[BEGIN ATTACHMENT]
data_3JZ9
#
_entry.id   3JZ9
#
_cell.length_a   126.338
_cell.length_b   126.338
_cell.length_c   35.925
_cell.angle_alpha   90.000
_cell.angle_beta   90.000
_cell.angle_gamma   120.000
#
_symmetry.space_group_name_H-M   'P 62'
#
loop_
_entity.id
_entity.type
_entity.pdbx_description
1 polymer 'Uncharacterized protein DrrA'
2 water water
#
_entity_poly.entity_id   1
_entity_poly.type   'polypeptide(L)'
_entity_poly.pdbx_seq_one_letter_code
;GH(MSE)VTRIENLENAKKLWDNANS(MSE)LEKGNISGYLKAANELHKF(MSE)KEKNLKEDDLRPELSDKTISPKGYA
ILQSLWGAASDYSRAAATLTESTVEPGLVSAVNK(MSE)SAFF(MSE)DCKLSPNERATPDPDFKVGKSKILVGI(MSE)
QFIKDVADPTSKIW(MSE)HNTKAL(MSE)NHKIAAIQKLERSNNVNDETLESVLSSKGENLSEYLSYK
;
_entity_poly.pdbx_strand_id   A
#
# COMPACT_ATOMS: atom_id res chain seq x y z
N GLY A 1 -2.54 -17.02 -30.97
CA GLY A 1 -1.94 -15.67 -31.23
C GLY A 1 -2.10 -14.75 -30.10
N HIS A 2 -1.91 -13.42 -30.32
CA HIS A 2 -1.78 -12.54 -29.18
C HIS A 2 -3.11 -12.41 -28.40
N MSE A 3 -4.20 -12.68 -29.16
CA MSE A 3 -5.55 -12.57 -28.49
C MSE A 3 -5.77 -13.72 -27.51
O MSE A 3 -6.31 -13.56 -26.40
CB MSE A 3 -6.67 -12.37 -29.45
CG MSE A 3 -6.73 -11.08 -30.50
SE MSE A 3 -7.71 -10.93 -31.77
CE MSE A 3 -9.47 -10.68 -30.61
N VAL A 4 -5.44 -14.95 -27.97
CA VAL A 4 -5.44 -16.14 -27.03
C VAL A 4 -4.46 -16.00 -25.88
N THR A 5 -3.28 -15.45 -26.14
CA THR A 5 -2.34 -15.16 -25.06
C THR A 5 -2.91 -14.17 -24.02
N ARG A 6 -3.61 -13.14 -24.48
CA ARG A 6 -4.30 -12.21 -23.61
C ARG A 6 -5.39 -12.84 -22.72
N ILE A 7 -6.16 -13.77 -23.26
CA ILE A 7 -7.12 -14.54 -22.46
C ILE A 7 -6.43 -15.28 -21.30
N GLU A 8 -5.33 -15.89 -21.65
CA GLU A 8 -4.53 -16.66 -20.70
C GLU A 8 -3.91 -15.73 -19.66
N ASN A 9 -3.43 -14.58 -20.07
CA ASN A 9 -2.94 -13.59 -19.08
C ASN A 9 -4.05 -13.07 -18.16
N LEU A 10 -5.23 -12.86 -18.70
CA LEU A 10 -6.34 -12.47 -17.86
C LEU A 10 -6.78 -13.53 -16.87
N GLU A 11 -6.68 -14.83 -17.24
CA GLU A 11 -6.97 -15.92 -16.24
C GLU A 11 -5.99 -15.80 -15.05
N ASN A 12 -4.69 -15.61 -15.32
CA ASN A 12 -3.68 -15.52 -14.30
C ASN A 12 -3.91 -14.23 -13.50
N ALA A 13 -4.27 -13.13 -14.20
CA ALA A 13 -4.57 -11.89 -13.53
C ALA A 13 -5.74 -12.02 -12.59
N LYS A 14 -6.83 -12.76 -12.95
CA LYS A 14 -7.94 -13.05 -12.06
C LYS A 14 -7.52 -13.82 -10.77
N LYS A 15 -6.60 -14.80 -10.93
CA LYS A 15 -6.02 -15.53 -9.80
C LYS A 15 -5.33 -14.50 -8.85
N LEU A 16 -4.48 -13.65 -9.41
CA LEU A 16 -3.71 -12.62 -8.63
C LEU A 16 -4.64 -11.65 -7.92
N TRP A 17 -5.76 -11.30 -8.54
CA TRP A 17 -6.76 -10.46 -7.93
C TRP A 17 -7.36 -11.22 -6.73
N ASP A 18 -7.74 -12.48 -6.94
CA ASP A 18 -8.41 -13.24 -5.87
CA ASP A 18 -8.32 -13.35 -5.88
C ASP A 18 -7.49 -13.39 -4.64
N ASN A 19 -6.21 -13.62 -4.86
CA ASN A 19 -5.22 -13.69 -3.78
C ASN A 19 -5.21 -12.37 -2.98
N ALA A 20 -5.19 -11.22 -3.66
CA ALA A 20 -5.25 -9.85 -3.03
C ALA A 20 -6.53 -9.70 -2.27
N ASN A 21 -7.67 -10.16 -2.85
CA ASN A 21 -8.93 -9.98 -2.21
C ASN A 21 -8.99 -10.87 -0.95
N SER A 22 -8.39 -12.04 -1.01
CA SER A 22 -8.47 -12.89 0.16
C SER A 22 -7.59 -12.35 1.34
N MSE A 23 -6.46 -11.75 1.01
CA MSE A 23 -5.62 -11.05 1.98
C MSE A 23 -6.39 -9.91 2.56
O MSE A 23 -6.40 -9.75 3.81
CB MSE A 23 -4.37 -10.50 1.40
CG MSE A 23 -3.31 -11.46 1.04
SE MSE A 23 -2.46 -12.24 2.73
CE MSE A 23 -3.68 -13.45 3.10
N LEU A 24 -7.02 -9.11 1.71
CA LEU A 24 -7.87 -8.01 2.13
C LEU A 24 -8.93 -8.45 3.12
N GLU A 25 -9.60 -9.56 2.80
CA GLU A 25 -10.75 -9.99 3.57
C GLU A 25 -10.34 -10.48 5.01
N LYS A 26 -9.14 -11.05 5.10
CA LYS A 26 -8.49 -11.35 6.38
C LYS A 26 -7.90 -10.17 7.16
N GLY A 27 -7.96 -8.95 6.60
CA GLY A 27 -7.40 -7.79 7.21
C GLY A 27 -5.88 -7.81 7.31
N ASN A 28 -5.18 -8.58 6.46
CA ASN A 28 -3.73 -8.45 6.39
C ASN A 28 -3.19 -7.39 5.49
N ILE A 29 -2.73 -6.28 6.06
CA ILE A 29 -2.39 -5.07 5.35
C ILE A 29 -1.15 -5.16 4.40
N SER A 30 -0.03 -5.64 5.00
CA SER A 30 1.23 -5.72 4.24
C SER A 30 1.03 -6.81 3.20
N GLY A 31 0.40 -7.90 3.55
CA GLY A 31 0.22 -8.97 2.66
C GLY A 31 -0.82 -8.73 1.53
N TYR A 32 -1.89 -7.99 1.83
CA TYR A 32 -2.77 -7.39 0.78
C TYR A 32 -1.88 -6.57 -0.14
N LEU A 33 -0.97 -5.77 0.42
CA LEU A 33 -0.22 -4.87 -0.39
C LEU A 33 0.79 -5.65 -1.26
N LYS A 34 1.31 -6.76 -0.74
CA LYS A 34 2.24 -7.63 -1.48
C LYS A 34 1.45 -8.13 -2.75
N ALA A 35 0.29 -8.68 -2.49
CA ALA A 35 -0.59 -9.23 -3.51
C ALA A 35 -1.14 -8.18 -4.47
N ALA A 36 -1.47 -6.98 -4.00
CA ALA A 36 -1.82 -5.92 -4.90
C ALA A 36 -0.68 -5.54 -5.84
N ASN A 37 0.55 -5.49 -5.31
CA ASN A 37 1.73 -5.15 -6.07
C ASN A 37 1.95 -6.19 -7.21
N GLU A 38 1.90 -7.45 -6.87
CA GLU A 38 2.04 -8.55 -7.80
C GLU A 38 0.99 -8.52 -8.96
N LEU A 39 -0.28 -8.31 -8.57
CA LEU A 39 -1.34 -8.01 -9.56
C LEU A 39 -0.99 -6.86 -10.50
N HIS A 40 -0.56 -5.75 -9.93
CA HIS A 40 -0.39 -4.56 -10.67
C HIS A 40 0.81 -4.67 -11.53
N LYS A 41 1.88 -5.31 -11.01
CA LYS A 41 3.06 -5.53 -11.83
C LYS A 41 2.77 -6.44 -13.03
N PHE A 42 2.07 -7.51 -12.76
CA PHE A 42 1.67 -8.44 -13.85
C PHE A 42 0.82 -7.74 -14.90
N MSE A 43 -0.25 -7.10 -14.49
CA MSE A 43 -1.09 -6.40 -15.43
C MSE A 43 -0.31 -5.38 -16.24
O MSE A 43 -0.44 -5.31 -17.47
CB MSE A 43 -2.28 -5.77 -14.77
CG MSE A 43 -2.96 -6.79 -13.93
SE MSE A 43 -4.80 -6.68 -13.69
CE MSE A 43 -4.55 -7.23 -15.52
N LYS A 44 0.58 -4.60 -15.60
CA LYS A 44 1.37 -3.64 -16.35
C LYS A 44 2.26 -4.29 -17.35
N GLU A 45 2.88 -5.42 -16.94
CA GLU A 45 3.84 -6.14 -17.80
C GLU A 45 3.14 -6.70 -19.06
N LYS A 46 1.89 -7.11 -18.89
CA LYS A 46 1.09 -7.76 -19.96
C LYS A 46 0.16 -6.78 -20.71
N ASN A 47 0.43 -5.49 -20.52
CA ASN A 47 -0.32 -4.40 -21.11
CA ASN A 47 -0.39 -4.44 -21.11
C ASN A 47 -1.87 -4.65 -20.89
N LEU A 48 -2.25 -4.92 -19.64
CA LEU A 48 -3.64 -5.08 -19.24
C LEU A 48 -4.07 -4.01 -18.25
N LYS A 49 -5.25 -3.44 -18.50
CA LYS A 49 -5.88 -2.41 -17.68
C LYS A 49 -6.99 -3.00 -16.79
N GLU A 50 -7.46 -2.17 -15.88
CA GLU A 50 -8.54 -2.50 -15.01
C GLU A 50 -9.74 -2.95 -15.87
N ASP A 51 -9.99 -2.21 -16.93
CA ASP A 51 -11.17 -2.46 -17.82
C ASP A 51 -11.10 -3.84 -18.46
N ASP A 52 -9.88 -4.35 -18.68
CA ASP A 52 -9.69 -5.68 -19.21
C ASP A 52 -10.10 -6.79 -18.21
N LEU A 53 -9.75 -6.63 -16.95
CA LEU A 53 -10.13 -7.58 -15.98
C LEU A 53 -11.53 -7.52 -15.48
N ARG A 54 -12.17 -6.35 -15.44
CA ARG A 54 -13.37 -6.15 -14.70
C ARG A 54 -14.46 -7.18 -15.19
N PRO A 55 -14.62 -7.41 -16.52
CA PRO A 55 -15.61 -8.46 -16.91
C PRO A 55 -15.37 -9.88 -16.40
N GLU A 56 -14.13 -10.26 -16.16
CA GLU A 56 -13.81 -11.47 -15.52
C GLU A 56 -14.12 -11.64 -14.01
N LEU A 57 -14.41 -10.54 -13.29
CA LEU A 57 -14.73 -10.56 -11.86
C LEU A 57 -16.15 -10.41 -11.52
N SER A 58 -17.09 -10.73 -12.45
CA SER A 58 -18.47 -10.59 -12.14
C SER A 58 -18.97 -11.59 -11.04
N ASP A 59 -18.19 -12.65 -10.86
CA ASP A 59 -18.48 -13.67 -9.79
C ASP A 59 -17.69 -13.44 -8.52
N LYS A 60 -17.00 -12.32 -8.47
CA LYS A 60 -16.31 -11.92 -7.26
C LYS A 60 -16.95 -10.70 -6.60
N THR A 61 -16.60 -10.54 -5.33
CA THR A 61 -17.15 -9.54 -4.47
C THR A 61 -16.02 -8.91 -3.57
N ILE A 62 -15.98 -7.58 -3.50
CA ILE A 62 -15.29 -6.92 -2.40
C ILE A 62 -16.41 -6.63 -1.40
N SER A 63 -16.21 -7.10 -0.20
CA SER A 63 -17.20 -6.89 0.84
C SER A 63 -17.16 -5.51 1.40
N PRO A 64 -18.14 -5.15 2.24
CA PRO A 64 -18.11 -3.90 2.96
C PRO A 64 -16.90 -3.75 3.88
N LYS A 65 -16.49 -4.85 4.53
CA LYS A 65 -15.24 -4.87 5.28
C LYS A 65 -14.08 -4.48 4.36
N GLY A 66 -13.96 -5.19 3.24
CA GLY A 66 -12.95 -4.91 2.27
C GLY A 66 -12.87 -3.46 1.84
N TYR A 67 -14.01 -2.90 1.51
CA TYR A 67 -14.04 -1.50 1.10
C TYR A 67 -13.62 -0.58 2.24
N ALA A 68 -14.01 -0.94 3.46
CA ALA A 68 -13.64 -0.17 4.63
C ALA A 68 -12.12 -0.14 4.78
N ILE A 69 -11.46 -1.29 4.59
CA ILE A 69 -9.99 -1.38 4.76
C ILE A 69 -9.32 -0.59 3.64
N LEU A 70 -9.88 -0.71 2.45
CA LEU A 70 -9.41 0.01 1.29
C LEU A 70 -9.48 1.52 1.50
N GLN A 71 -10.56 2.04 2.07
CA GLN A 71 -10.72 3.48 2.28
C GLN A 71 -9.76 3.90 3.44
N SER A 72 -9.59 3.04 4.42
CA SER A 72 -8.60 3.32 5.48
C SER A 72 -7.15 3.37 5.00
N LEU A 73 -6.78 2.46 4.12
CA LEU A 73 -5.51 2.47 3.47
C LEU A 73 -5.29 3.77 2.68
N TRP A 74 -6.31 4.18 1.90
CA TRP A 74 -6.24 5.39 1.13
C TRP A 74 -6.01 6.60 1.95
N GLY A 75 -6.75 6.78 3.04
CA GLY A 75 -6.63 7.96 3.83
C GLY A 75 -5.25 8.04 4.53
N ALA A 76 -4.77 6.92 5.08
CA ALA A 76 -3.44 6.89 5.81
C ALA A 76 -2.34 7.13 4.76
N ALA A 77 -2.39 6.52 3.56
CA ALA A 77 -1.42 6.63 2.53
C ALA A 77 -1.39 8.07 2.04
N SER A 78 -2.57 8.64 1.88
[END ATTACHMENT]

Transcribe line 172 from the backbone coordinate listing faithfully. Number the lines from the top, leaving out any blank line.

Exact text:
CB MSE A 43 -2.28 -5.77 -14.77